Even though many provisions of the Affordable Care Act (ACA) are not set to go into effect until 2014, a number of changes will gradually start to be phased in during the new year that are expected to help generate jobs for those with health care experience on their resumes
For example, in Kansas, three managed care organizations have announced they will be ramping up their presence in the state to prepare for the implementation of the KanCare system of Medicaid services, as the ACA begins to increase federal payments to doctors. The Wichita Eagle reports that the move will mean the hiring of several hundred more health care specialists as the state aims to save approximately $1 billion over the the next 5 years in preventative dental and other medical costs for nearly 395,000 KanCare participants.
The program is designed to address both the need for employment among persons with disabilities in Kansas as well as employer needs to grow their businesses and the Kansas economy, Matt Stearns, a spokesman for UnitedHealth, told the news outlet. UnitedHealth said it plans to hire more than 320 people to administer the program on the state level to provide care at nursing homes, hospitals and community-based services that are designed to eventually help keep patients in their homes.
In Ohio, the federal health care overall will limit the ability of for-profit hospitals to expand. However, a move by the non-for-profit Licking Memorial Health Systems to buy the doctor-owned Medical Center of Newark will help retain and generate more jobs for clinicians including those looking for a career in nursing, radiologists and laboratory workers, as well as nonclinical health care roles in administration and food services.
However, the state is facing a shortage of dental health care workers to care for low-income patients. Some lawmakers want more doctors to provide basic dental education and apply sealants, which are covered under Medicaid, the Columbus Dispatch reports.
According to the Ohio Department of Health, there is only 1 dentist for every 1,874 people. In Appalachia, the problem is even worse with only 1 dental health care professional for every 3,138 patients.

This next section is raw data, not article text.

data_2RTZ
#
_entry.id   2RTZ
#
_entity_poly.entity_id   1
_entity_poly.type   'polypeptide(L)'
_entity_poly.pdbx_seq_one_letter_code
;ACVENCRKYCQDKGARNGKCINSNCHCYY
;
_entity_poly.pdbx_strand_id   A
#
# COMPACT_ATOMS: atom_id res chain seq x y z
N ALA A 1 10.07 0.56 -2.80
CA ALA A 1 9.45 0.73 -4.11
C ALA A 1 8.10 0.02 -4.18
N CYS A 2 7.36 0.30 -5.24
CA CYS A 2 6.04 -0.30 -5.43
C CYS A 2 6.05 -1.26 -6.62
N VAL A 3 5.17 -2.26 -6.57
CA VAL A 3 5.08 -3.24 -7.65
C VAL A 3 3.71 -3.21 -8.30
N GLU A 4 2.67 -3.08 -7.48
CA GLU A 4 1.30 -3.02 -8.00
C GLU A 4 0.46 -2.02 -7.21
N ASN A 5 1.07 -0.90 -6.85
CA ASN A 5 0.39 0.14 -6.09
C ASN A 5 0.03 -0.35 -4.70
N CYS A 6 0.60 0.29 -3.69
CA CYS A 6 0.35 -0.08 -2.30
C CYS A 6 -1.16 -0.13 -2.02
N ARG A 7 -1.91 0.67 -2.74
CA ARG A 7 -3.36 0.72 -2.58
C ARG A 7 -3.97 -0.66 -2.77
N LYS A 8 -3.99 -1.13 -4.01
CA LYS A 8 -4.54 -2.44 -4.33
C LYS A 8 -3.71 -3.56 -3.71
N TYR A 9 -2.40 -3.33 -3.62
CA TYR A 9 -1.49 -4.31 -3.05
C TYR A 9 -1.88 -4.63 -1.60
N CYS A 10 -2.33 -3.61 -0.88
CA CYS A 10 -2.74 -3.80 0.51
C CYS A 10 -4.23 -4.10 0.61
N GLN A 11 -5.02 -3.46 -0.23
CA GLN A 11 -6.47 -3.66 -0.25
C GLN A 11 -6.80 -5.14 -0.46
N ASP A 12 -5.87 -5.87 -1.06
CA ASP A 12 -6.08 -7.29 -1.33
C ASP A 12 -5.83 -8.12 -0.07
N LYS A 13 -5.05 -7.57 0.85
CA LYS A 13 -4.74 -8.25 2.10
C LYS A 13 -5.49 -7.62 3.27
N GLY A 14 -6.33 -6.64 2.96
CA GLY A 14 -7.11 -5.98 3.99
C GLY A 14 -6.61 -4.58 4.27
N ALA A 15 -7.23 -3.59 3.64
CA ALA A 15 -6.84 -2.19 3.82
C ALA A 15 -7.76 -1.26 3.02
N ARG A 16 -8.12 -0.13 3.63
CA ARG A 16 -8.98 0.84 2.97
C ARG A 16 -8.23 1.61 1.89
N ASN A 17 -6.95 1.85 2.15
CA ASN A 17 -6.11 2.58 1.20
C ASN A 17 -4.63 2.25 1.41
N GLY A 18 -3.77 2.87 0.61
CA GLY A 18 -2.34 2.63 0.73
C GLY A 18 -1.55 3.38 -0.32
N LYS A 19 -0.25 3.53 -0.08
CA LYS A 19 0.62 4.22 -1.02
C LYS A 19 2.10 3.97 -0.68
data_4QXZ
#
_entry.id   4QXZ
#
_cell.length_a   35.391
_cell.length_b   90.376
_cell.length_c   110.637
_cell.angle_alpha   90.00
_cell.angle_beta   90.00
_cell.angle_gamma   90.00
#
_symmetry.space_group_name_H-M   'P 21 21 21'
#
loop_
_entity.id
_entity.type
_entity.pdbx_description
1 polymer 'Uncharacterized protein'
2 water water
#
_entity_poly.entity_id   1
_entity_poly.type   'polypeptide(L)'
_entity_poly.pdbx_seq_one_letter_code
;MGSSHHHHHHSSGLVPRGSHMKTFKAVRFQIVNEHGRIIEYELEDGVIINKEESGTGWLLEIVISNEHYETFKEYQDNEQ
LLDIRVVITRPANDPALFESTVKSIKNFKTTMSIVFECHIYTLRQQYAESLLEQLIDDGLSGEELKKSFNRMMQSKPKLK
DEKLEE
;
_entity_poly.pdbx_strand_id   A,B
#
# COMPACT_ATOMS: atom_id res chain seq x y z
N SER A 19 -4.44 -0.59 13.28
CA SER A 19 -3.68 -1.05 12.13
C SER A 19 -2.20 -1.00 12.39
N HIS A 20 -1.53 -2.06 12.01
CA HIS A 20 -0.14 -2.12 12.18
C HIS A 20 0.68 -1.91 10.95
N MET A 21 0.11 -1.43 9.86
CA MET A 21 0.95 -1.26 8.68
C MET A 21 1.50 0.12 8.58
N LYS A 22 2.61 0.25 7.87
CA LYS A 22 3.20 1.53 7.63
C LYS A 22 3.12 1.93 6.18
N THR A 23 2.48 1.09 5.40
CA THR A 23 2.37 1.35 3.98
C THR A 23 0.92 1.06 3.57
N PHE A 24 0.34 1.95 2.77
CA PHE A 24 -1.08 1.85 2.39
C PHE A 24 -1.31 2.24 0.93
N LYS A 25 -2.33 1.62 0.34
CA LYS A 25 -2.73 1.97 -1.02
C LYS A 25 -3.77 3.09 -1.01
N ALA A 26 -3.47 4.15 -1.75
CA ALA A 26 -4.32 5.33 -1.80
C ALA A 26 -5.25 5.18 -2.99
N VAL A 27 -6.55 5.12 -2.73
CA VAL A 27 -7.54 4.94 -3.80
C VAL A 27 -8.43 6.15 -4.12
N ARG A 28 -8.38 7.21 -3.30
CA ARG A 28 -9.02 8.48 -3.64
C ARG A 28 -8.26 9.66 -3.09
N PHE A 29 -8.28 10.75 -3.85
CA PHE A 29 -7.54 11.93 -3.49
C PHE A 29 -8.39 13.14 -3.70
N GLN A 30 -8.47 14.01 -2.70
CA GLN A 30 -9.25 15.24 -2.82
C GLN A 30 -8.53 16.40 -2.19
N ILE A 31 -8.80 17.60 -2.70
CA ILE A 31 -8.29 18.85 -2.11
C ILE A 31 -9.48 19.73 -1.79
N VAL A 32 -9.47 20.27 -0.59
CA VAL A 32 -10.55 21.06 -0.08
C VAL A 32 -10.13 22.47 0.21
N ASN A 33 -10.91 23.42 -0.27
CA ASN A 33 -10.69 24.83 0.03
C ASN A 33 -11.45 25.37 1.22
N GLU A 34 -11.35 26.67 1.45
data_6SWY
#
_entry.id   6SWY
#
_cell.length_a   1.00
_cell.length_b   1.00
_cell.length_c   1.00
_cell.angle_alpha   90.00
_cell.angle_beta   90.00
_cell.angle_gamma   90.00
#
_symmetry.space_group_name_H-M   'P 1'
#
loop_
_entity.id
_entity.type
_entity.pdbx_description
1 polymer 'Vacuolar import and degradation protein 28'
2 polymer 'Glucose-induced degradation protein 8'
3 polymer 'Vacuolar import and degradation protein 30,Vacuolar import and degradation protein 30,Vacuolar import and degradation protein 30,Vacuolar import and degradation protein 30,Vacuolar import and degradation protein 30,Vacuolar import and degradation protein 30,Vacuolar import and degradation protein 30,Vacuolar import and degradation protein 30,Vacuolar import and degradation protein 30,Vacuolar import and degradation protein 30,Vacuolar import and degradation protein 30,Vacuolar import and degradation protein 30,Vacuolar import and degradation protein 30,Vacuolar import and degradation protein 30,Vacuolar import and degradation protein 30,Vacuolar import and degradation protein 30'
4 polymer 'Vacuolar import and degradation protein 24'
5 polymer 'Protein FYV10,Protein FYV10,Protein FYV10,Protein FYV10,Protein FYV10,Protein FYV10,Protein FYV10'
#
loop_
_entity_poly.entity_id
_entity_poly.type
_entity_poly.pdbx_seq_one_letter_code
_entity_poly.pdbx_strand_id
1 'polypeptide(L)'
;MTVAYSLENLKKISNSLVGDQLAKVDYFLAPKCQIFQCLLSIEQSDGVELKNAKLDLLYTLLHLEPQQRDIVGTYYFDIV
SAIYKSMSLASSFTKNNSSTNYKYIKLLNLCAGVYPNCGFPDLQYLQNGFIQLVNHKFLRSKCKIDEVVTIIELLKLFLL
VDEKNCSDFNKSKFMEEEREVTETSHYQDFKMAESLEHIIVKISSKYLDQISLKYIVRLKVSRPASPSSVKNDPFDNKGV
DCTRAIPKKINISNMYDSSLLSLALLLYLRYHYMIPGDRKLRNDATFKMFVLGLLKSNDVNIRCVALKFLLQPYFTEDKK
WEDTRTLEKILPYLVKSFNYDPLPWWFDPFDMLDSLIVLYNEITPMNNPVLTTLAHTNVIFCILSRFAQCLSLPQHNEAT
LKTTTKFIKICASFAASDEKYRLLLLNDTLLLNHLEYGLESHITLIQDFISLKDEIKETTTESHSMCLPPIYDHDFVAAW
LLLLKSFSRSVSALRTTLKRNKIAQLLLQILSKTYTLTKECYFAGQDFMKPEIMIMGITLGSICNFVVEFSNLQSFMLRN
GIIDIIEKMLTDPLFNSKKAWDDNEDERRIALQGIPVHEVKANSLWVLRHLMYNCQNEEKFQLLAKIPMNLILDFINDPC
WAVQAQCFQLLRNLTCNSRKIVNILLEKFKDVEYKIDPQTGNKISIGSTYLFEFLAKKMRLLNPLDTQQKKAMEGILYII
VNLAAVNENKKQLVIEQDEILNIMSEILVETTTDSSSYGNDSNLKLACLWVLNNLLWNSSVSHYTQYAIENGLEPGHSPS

Dr. Patrick Lloyd, dean of Ohio State University’s College of Dentistry, told the media outlet that he considers dental care in southeastern Ohio a priority for the school, which is looking to recruit a higher percentage of students from the region.
Lloyd said he has been working with state officials to launch a new loan-forgiveness program for students who practice in the area. Lloyd said that he believes part of the problem in Ohio is the costs associated with dental school. On average a dentist graduates with a debt of $195,000.
Meanwhile, to combat the potential for a national shortage, many states are considering adding positions for mid-level providers - nurse practitioners, dental therapists (DTs) and advanced dental therapists (ADTs) for example - who are trained to provide some dental health care.
Although Minnesota is currently the only state to offer a licence for dental therapists, a handful of others are now looking at using the providers as one way to get more people the care they need, including California, Maine, Kansas and New Hampshire.
What we're seeing on the ground is that not only is this an effective dental workforce provider, but it's also well accepted by patients and by dentists when they have actual exposure to it, Sarah Wovcha, executive director of Children's Dental Services in Minneapolis, told USA Today.
Dental therapists typically can complete a postsecondary training program within 2 and a half years, which includes 3,000 hours of education and training.